Monday, September 21, 2009

Strange Negotiating Methods

Avi Issacharoff explains why the three-way meeting of Obama-Abbas-Netanyahu, scheduled for tomorrow, is a sham:

The summit serves, first and foremost, to provide the Obama administration with a much sought photo-op: Three leaders shaking hands, seemingly getting back to negotiations. This would come against the backdrop of the White House's resounding failure to force Israel's agreement to a complete settlement freeze or to persuade Arab states to make even tentative steps toward normalization with Israel, so a picture of the three leaders together will look like an extraordinary achievement. It might even help Obama and his administration to get the stalled peace process moving, however slowly.
This is precisely the reason why the PA realized that although Abbas set the precondition of a complete settlement freeze, as the United States demanded, he must now, according to that demand, rescind his condition without getting anything in return. The talks Abbas held in Cairo with Egyptian President Hosni Mubarak and in Jordan with King Abdullah II brought home to him just how desperately the Americans need this summit.
It seems to me worse than a sham. I could be wrong, since the general public isn't privy to each and every detail about the negotiations, but so far as I've been able to follow, the Israeli-Palestinian negotiations were chugging merrily along for a couple of years, albeit without reaching agreement, until about a year ago when the Palestinians decided to wait and see who would win the elections in the US and Israel. When Obama won they hoped for greater American pressure on Israel, and when Netanyahu ended up as Israeli prime minister, these hopes rose more: Surely Obama would put pressure on Netanyahu to be more forthcoming to the Palestinians.

Obama obliged by requiring a settlement freeze, a position eagerly adopted by the Palestinians who now insist there can be no negotiations without one, even though such negotiations were previously the norm. The Americans thought they could simply change the terms of negotiations. We're big, we can dictate, they seemed to believe.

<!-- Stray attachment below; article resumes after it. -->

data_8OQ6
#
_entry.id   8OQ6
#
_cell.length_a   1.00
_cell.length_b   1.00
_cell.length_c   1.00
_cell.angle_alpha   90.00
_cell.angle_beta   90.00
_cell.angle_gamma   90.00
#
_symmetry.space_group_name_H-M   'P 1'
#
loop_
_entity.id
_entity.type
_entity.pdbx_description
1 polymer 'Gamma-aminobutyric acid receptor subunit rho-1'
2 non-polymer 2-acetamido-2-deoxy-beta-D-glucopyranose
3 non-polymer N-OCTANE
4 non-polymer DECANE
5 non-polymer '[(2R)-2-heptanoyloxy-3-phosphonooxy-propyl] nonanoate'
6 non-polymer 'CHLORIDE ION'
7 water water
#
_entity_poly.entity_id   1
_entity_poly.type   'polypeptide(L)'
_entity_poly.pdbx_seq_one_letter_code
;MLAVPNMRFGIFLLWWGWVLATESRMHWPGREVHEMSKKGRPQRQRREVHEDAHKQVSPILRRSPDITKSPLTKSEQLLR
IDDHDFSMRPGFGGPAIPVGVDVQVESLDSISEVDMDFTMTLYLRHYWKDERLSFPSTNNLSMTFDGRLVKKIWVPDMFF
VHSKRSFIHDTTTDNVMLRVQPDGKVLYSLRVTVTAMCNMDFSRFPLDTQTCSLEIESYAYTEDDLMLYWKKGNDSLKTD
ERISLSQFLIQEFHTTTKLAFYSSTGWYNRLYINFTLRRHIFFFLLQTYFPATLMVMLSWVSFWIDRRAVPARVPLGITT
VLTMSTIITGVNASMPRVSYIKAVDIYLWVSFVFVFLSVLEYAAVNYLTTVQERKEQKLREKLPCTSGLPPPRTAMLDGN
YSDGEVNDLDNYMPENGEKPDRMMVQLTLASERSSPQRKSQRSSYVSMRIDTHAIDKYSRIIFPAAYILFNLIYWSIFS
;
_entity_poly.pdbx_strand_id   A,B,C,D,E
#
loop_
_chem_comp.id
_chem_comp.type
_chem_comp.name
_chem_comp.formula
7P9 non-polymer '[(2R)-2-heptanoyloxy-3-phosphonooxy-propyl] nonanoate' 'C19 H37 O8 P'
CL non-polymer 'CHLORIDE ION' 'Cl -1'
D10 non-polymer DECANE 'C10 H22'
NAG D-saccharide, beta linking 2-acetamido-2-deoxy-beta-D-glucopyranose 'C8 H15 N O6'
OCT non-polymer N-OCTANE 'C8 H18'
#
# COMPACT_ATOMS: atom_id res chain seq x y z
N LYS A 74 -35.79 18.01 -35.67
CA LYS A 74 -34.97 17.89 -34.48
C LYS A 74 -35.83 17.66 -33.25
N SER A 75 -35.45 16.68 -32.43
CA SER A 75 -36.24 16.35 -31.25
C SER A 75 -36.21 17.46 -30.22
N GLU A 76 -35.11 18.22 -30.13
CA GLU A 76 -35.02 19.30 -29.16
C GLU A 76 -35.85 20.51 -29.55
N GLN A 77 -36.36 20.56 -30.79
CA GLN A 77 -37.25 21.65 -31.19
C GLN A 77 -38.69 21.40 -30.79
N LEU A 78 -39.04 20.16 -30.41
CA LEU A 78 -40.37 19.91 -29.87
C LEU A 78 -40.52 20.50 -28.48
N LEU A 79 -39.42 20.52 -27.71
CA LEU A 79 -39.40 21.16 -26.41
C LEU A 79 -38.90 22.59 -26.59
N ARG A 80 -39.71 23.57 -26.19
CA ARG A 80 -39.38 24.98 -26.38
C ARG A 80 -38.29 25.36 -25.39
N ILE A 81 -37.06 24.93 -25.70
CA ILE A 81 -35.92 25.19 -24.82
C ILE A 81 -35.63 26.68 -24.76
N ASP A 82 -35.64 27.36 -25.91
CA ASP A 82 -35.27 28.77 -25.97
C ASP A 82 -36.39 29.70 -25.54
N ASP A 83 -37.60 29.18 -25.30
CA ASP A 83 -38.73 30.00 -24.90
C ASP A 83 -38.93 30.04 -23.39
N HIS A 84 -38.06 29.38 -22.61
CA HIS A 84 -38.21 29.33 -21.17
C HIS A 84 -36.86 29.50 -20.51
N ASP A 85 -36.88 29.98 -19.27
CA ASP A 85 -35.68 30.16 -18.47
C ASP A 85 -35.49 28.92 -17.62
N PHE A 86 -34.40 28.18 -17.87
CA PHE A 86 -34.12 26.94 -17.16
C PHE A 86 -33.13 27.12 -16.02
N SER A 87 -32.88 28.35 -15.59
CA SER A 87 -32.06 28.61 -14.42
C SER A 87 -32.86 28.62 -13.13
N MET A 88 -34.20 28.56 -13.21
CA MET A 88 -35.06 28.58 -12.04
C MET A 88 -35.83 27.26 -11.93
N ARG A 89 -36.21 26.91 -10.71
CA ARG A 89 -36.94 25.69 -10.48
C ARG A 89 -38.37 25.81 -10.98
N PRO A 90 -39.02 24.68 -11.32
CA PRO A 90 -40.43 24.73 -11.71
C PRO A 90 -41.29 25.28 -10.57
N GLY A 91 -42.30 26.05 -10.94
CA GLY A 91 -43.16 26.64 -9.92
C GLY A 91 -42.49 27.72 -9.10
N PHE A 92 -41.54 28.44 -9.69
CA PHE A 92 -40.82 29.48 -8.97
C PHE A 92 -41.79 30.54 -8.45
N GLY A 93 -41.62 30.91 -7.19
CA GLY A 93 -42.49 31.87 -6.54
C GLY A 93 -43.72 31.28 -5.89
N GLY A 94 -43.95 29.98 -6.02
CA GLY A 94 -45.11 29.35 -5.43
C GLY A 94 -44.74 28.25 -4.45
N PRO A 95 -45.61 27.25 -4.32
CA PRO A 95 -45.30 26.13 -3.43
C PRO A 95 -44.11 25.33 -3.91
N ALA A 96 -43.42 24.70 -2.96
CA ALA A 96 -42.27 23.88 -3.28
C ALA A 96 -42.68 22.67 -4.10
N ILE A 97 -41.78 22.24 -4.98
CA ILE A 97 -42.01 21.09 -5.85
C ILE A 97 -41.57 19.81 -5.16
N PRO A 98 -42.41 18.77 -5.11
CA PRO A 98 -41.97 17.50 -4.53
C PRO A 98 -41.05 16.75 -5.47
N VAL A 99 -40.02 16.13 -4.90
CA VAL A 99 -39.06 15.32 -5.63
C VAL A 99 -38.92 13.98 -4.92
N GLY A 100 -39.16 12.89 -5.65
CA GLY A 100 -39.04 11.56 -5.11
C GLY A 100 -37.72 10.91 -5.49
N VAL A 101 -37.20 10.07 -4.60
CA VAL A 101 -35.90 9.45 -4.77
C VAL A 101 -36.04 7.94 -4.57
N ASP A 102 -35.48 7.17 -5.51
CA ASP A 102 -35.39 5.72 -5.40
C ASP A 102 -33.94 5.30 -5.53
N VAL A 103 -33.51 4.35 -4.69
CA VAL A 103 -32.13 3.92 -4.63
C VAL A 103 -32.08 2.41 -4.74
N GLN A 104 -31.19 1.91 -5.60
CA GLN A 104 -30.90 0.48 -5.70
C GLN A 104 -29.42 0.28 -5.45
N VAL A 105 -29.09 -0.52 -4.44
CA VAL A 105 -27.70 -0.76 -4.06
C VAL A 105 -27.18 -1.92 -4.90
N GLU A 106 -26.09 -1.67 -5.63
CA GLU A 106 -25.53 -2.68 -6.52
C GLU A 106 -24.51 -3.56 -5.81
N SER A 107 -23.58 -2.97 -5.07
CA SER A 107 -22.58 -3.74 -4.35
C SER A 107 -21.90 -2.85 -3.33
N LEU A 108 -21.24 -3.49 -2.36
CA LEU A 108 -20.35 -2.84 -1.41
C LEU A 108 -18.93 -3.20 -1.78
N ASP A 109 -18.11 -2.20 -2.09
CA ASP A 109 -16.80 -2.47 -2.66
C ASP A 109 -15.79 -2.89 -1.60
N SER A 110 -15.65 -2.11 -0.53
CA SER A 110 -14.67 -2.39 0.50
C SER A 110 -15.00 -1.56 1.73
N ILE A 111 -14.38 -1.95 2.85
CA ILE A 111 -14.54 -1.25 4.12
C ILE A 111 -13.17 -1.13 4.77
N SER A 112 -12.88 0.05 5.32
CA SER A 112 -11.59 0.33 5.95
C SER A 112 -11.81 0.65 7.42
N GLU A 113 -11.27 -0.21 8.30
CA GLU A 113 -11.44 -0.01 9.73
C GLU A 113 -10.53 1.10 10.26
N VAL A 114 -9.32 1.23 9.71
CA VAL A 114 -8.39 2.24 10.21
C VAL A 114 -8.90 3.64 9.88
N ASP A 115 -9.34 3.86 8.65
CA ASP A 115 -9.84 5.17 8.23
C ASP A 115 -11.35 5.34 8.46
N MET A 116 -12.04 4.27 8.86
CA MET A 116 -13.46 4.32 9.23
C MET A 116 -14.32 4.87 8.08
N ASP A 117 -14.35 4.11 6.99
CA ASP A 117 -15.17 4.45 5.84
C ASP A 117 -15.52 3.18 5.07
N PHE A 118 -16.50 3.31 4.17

The world doesn't work that way, as you'd think everybody knows.

The Obama position meant pretending Bush-era committments had never happened - a blatant untruth; and it demanded of the Israelis a major change of policy regarding East Jerusalem. So far as I'm aware no Israeli government has ever accepted any curb on construction in East Jerusalem. It's conceivable that Israel might agree to some partition of Jerusalem as part of a full peace agreement with the Palestinians. It's not conceivable that Israel would accept such an outcome as a precondition for the resumption of talks.

Once the Americans staked their position, the Palestinians couldn't demand less, with the result that negotiations are now impossible; they haven't been happening since last September, and seem unlikely to happen anytime soon.

If this reading is true, it's mostly the doing of the American administration. Bravo!

2 comments:

Victor said...

Sounds about right. The natural extension of the Obama position after Cairo, if the Israelis did not accept his conditions, was to incrementally sanction Israel, and to do so progressively Israel relented. This is what I think most of the world was led to believe would happen.

Why do you think Obama is not pursuing the bully strategy?

Does this mean the American foreign policy establishment has decided that a strong Israel with occupation is more important than a weak Israel and a Palestinian state?

I was having a conversation with some unaffiliated, Conservative, Brestlaver and Chabadnik Jews over Rosh Hashanah - an eclectic mix. It was very surprising how uniform and (in the left's language) hawkish/rightwing/Likudnik the overall Jewish American position on Israel is (and even more so on Iran), at least from my non-representative sample.

Some of them were much older than I, in the 50s, 60s. One had met Ben Gurion and Moshe Dayan at a Bible competition prize ceremony in the 60s. This guy, a Moroccan/Venezuelan Jew mentioned something that struck me... how after the right in Israel rose to power in 1977 (?), the left changed the language of the territories.

Prior to '77, everyone called them the Liberated Territories. After '77, they started to become Occupied Territories, Palestinian Territories, etc., at a time when the Palestinian national movement was still practically non-existent.

A small example, I know. One can't help but think, however, that our biggest wounds are self inflicted.

Another interesting tidbit: After '67, a Jew could go anywhere he wanted in the Territories without any fear of being attacked. He used to go with some yeshiva students to Nablus, I don't remember why. You could take your wife and two kids and drive to the center of Gaza or the Gaza beach for a picnic. The Arabs were so completely defeated, mentally, that they wouldn't dare look at a Jew the wrong way.

It's interesting, from my own personal experiences now, that while the Arabs seem to have recovered their motivation to kill Jews, many if not most still have this residual inferiority complex. I was first told of it by a Palestinian I was dating some years ago, in my more reckless times.

rob fletcher said...

Well, what will this conclude then??? I hope it will be something positive and constructive for our country as well.